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Against the Day

  by Thomas Pynchon


(about 1,767 pages)
441,652
total words
of all the books in our library
48.38%
vividness
of all the books in our library
6.91%
passive voice
of all the books in our library
3.44%
all adverbs
of all the books in our library
1.28%
ly-adverbs
of all the books in our library
2.16%
non-ly-adverbs
of all the books in our library

clippings from this book

We’ve analyzed hundreds of millions of words, from thousands of different authors, training our linguistic models to recognize the most vivid words in the English language… the words that create the most intense sensory experiences: colors, textures, sounds, flavors, and aromas.

Based on our analysis, we’ve scanned through the pages of this book to find the two pages at the extremes, both the most-passive and the most-vivid pages, so that you can compare them side-by-side and see the difference:

MOST PASSIVE PAGE
MOST VIVID PAGE
the boom do it for you. Must happen all the time out on that Sound.” “Not my style,” ‘Fax blushed, so taken aback that Kit calculated he’d got the seed planted, all right. “Maybe if you were more of a son of a bitch…” “Then it’d be me putting you over the side, wouldn’t it?” “Well, one of us should be just a little meaner, ‘stead of us both being unhappy like this.” “Who, me? I’m as happy as a Long Island steamer clam, what’re you talking about?” “You’re not, Kit. They know you’re not.” “Here I thought I was bein a real Sunny Jim.” Fax waited, but not long, before looking him in the eye. “I’ve been keeping them posted, you see.” “About…” “You. What you’re up to, how you’re feeling, they’ve been getting pretty regular reports, all along.” “From you.” “From me.” Neither surprised nor hurt but letting ‘Fax think he might be, “Well… I thought we were pardners, ‘Fax.” “Didn’t say it was pleasant for me.” “Hmmm…” “You’re angry.” “No. No, I’m thinking… Now, let’s say you were to tell them I got lost in that storm yesterday—” “They wouldn’t believe it.” “They’d keep looking?” “You’d have to hide darned well, Kit. The City, maybe it looks easy to you, but it isn’t. Sooner or later you find you’re trusting people you shouldn’t, some who could even turn out to be on Father’s payroll.” “What ‘n hell do you suggest, then?” “What I do. Pretend. You’ve been It was all home. He wandered now beneath the sycamores, through the cooking smoke, attending calmly to each mid-American face, shrugging on like some old cardigan a nostalgia not his own but in some murky way of use to him. They’d be drinking birch beer and orange juice, eating stuffed peppers they liked to callmangoes,” casseroles of baked beans or macaroni and rat cheese, pineapple upside-down cakes, bread just out of ovens at home and covered in checkered towels. Out here at the Grove, they’d be cooking franks, hamburgers, steaks, and sides of beef over wood fires, slopping on barbecue sauce from time to time, tapping beer kegs, playing horseshoes, shouting at their kids, at each other, at nobody, just to be shouting, particularly if it wasn’t raining, which it never seemed to be, and that was one of the big differences for them, no thunder, no cyclones, no hail or snow, the house roofs of Southern California all pitched at shallow angles because there was nothing to shed… Lew found Merle discussing potato-salad recipes with a bunch of Iowans. “Gettin up early is built into it, you need to have ’em cooked and marinating in oil, vinegar, and mustard for at least three or four hours before you even start thinkin about mayonnaise and spices and all that,” whereas other philosophies held add-ins like bacon and celery to be of the essence, or sour cream preferable to mayonnaise, and by now it had turned into quite the lively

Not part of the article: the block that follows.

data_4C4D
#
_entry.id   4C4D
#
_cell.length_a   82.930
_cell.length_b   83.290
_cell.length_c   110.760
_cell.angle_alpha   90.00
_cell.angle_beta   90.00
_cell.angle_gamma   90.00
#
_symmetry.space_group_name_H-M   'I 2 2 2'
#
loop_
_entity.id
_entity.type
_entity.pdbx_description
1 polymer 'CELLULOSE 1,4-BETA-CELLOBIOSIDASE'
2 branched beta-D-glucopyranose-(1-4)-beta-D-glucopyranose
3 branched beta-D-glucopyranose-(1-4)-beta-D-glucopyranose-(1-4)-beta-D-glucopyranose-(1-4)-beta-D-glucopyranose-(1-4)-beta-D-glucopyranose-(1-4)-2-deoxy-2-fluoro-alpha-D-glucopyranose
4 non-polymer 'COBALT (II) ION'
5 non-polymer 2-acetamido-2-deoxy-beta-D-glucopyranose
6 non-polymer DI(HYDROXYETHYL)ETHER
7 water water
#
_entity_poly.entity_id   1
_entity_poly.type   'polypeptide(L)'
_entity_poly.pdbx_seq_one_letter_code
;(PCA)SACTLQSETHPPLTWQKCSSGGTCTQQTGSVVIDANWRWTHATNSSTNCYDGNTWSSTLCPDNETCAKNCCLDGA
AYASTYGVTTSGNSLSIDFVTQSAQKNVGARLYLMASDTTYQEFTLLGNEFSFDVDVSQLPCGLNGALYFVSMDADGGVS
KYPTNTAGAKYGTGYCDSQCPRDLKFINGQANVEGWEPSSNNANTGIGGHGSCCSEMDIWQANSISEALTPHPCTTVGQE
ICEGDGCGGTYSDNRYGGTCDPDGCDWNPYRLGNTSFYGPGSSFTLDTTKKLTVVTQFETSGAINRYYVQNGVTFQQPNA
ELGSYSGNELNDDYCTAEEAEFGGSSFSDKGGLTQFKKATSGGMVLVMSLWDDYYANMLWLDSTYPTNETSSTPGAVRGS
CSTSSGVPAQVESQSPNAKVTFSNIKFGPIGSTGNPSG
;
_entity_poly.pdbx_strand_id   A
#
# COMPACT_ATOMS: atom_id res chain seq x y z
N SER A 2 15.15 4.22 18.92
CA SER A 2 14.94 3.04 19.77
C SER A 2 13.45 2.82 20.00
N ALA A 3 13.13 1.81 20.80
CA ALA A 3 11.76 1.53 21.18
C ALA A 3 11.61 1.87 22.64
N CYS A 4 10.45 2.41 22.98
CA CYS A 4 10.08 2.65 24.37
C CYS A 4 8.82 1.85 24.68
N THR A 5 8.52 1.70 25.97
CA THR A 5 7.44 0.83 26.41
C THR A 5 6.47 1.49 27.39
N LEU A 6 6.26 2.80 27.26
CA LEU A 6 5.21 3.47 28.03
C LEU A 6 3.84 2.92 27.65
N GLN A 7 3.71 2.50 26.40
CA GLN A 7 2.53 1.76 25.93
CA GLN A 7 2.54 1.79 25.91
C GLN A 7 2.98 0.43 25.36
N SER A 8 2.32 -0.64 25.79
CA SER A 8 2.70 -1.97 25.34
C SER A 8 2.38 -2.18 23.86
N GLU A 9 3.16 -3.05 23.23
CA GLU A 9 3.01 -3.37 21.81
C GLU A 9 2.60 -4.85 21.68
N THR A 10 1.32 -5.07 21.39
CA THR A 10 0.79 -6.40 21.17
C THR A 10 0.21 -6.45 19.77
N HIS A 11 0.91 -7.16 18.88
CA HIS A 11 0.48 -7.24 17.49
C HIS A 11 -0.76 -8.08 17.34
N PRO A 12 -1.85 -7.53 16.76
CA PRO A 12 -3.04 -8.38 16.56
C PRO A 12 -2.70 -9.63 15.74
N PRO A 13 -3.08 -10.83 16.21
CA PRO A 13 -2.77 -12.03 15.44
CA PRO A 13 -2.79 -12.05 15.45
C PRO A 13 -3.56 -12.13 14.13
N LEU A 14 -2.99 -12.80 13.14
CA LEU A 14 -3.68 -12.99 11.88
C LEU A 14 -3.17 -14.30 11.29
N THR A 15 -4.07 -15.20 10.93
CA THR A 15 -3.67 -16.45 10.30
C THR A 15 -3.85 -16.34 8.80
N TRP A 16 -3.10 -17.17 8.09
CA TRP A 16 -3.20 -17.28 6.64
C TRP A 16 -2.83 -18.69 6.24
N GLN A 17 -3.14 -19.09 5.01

emotional story arc

Click anywhere on the chart to see the most significant emotional words — both positive & negative — from the corresponding section of the text…
This chart visualizes the the shifting emotional balance for the arc of this story, based on the emotional strength of the words in the prose, using techniques pioneered by the UVM Computational Story Lab. To create this story arc, we divided the complete manuscript text into 50 equal-sized chunks, each with 8833.04 words, and then we scored each section by counting the number of strongly-emotional words, both positive and negative. The bars in the chart move downward whenever there’s conflict and sadness, and they move upward when conflicts are resolved, or when the characters are happy and content. The size of each bar represents the positive or negative word-count of that section.

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